Monster Walks | What Are They? Good For Glutes?

What Are Monster Walks?

Maybe you have seen serious athletes and hardcore fitness fanatics walking side to side like a crab with an elasticated band around their legs while you had been laboring under the notion that treadmills and squats were the only way to build your butt strength. First off, while the name ‘crab walk’ may seem a better-suited title, once you have tried them you will instantly see why they are actually called ‘monster walks’.

There are many virtues to monster walks, also known as band walks, but the main rewards include effectively toning your glutes and hips with only a small, simple piece of kit. They can be performed at home, too, meaning you needn’t splash out on a gym membership if you have specific goals in mind and a limited budget.

How You Do You Monster Walks?

Monster walks, to the average onlooker, are relatively simple looking exercises, but it is the engagement and forced, and the continuous tension of your muscles that make them so monstrous.

To perform monster walks you would commonly use a resistance band, or some form of elasticated binding around your ankles, feet, knees or upper legs, depending on the range of movement and level of resistance you would like to create.

  1. Standing in an upright position, squat slightly. Again, this is another variable element that will affect the difficulty (and results) of the exercise. For a good place to start, imagine yourself perching on an invisible chair with straight posture and slightly arched back.
  2. Keep your knees bent and your hands on your hips, or crossed over your chest so that you are not tempted to use your arms to balance or propel yourself.
  3. Walk with diagonal step, moving ahead and outwards, as opposed to side to side. While there are many arguments for walking with side steps, if you are using monster walks as a part of recovery for knee or hip injuries, this can place an unnatural strain on the sensitive joints, when it is the muscles that you ought to be working.

The secret, as we mentioned, is tension. You can tell that you are doing these effectively as you will feel the continued tension in your muscles and in the elastic band. If the band is slack or not as tight as it could be then the resistance is not great enough to get the most out of this exercise. Similarly, you should feel the same tension (or strain) in your muscles.

Your glutes, hamstrings, hips and outer legs should be feeling the burn at all times. If you are not feeling it in these places that could be because you are not squatting deep enough, that your knees are not bending enough, that your posture is incorrect, or that you are performing the exercise too quickly.

Further tips include looking out for your lower back. As with squats, if you are feeling too much strain on your lower back then you are not engaging your glutes, legs and core as much as you should be.

The slower the better. If you can’t tell whether or not you are performing these too quickly for them to be beneficial, you could try timing each step with a count of three Mississippi and then pause for one second between each step.

You could take these a step further by holding a slightly deeper squat between each step for a count of three, ensuring that you return to the right posture when you continue.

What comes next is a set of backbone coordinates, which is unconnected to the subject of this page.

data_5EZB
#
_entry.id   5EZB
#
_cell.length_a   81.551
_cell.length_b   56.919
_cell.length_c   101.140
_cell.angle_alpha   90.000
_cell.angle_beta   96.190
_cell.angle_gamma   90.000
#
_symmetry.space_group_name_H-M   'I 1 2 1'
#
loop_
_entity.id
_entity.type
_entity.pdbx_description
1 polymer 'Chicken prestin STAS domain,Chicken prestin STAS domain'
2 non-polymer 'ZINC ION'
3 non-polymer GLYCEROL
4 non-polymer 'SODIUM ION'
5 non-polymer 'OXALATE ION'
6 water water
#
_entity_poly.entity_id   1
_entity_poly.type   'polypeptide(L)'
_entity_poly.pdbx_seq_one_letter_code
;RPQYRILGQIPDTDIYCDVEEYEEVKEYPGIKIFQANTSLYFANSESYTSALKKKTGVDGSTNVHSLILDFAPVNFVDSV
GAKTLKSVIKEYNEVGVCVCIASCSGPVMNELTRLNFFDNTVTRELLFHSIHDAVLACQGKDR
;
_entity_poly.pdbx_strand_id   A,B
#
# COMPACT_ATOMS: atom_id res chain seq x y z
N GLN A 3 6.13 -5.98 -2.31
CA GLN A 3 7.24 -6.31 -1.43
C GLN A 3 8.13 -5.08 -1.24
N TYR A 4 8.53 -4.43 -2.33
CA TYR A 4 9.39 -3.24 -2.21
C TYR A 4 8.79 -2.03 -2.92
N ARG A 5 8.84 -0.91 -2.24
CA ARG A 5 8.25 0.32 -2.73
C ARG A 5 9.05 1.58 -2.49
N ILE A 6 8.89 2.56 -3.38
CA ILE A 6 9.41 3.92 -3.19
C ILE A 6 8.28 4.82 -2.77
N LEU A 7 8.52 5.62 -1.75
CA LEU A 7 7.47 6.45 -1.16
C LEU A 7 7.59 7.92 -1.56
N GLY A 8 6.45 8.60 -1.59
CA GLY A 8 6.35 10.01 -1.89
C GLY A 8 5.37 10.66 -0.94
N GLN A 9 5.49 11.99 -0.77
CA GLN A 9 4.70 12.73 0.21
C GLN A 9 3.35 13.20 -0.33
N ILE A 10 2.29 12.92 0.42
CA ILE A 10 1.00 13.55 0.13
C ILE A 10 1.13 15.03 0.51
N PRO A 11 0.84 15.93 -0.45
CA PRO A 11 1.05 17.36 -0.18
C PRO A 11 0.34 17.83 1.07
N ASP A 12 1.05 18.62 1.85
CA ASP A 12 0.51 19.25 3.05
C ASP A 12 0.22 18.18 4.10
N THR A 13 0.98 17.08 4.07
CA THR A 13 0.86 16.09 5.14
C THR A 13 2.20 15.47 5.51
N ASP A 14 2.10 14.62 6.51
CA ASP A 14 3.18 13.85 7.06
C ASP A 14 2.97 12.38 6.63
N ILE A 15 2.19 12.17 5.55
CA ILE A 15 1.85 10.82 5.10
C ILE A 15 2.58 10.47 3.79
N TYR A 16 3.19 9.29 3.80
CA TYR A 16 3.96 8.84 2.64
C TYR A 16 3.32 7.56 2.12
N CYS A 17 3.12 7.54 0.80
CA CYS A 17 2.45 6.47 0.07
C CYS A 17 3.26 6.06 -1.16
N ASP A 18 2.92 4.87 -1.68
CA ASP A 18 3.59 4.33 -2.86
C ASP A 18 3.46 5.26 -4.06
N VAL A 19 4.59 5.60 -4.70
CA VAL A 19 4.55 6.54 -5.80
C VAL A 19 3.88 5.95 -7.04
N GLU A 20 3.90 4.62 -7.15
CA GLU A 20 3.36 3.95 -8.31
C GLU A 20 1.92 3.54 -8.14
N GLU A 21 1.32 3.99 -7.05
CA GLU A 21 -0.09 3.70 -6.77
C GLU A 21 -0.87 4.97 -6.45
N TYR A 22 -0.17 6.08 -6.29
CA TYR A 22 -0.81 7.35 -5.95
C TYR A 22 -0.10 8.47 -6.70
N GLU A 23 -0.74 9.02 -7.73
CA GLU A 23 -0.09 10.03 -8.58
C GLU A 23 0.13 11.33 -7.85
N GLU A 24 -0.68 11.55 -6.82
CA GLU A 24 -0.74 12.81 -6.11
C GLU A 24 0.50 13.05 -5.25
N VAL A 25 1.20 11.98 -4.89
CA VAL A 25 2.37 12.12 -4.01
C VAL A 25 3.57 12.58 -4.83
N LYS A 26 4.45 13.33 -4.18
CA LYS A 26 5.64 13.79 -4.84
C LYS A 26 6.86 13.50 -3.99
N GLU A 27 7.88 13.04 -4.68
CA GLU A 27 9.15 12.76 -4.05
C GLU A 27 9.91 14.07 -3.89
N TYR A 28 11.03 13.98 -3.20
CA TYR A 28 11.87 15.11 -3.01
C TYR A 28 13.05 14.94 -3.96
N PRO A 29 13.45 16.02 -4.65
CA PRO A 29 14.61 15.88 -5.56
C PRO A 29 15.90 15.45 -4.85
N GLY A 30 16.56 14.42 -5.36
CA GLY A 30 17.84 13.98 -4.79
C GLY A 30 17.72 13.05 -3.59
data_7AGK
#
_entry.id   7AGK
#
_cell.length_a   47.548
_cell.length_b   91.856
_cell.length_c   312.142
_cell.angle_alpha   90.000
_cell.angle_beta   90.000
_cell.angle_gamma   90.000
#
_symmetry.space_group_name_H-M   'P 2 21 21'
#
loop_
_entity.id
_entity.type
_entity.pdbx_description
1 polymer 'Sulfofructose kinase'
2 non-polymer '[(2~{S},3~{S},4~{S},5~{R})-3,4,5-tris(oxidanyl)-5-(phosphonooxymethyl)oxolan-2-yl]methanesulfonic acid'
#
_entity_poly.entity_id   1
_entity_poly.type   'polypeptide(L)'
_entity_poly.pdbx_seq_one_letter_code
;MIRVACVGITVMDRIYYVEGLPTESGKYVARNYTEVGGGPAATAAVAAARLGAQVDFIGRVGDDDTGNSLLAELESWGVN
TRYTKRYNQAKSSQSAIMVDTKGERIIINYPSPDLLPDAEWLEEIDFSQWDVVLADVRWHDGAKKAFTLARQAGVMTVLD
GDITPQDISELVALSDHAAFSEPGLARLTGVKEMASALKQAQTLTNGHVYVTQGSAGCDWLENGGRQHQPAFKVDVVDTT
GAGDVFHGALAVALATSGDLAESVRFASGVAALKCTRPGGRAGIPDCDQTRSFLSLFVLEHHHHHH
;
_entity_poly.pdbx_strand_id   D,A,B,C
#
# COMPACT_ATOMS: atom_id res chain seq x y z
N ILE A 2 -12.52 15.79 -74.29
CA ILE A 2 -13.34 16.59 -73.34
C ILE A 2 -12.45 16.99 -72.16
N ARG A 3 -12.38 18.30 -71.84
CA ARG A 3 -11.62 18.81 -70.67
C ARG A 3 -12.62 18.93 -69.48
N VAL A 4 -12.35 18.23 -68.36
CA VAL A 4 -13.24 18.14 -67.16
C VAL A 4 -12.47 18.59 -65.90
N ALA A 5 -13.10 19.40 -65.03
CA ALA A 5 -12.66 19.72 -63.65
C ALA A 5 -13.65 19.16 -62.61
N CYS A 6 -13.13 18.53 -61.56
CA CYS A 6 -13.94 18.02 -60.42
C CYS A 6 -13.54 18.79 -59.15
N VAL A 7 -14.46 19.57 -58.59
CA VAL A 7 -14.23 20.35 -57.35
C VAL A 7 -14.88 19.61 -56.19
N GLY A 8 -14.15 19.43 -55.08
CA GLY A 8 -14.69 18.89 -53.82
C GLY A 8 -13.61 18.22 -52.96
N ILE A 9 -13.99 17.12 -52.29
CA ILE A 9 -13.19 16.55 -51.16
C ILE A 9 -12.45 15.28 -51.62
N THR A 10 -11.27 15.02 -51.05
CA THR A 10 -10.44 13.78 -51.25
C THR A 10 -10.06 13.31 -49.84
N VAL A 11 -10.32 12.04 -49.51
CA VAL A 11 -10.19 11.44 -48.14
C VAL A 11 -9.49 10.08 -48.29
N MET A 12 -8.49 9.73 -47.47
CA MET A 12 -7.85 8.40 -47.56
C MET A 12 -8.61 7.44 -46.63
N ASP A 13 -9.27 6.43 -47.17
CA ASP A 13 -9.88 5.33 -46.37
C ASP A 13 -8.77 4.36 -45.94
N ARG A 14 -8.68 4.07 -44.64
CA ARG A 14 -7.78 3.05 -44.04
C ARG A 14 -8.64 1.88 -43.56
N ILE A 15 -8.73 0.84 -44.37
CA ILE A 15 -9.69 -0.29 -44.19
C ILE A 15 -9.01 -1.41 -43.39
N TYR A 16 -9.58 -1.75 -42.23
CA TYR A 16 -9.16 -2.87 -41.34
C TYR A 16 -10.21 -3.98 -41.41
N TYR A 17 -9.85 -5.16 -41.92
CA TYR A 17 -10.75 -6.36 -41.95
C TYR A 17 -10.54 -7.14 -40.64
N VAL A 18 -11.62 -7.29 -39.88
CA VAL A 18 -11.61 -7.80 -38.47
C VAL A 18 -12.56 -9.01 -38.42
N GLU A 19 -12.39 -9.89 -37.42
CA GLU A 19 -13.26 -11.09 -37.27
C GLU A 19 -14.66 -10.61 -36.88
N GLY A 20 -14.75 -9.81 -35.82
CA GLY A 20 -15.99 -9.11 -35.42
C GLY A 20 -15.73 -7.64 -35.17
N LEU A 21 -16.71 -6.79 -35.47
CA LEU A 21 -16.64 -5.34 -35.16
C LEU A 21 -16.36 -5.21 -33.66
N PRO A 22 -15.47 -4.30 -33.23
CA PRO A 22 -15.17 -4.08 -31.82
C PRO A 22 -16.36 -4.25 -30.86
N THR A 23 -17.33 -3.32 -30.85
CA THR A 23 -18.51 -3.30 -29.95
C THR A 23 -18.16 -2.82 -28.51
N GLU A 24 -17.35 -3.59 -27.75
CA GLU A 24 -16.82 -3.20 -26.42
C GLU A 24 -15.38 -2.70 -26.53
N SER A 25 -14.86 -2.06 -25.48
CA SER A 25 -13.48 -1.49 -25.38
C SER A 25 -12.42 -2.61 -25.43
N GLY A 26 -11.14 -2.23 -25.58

The lower the band is down your legs, ie, around your feet, the more difficult the exercise will be.

Benefits Of Monster Walk Exercise

Monster walks are a staple in many athlete and bodybuilders’ regimens for good reason: the results they yield. Monster walks are designed to activate the muscles in your hips and glutes.

The hip extensors and abductors play a majorly important role in the function of your kinetic chain. Popular alternatives for exercising these muscles, which are commonly found and seen in gyms, include side leg raises and the use of abductor and extensor machines (where you push out levers from a central position or squeeze inward with your knees). If you haven’t been doing these, or something similar, and have been relying on standard squats, leg presses and deadlifts to strengthen your legs, you may have been neglecting this vital muscles in your hips.

Not only do butt exercises like monster walks keep your rear toned and pert, if you don’t exercise your glutes regularly enough this can actually lead to musculoskeletal difficulties that can affect your posture and leave your back weak.

The foremost reason physiotherapists prescribe monster walks is their ability to strengthen your connective tissue. This can help to build your stability when running, walking and even just standing upright.

Alice Pearson

Alice Pearson

Registered Associate Nutritionist

Alice Pearson is a UKVRN Registered Associate Nutritionist and UK Anti‐Doping accredited advisor, having obtained a Bachelor’s of Science in Nutrition and a Master’s of Science in Sport Nutrition. She has a specialist interest in the use of sports supplements for improving health, fitness, and sport performance. Alice has experience working with both amateur and elite athletes, including providing nutritional support to Tranmere Rovers FC and Newcastle Falcons Rugby Club. Her nutritional guidance is always supported by evidence‐based research, which she keeps up to date through continuing professional development and independent learning. In her spare time, Alice loves travelling, hitting the gym, and getting stuck into a good book. Find out more about Alice's story here

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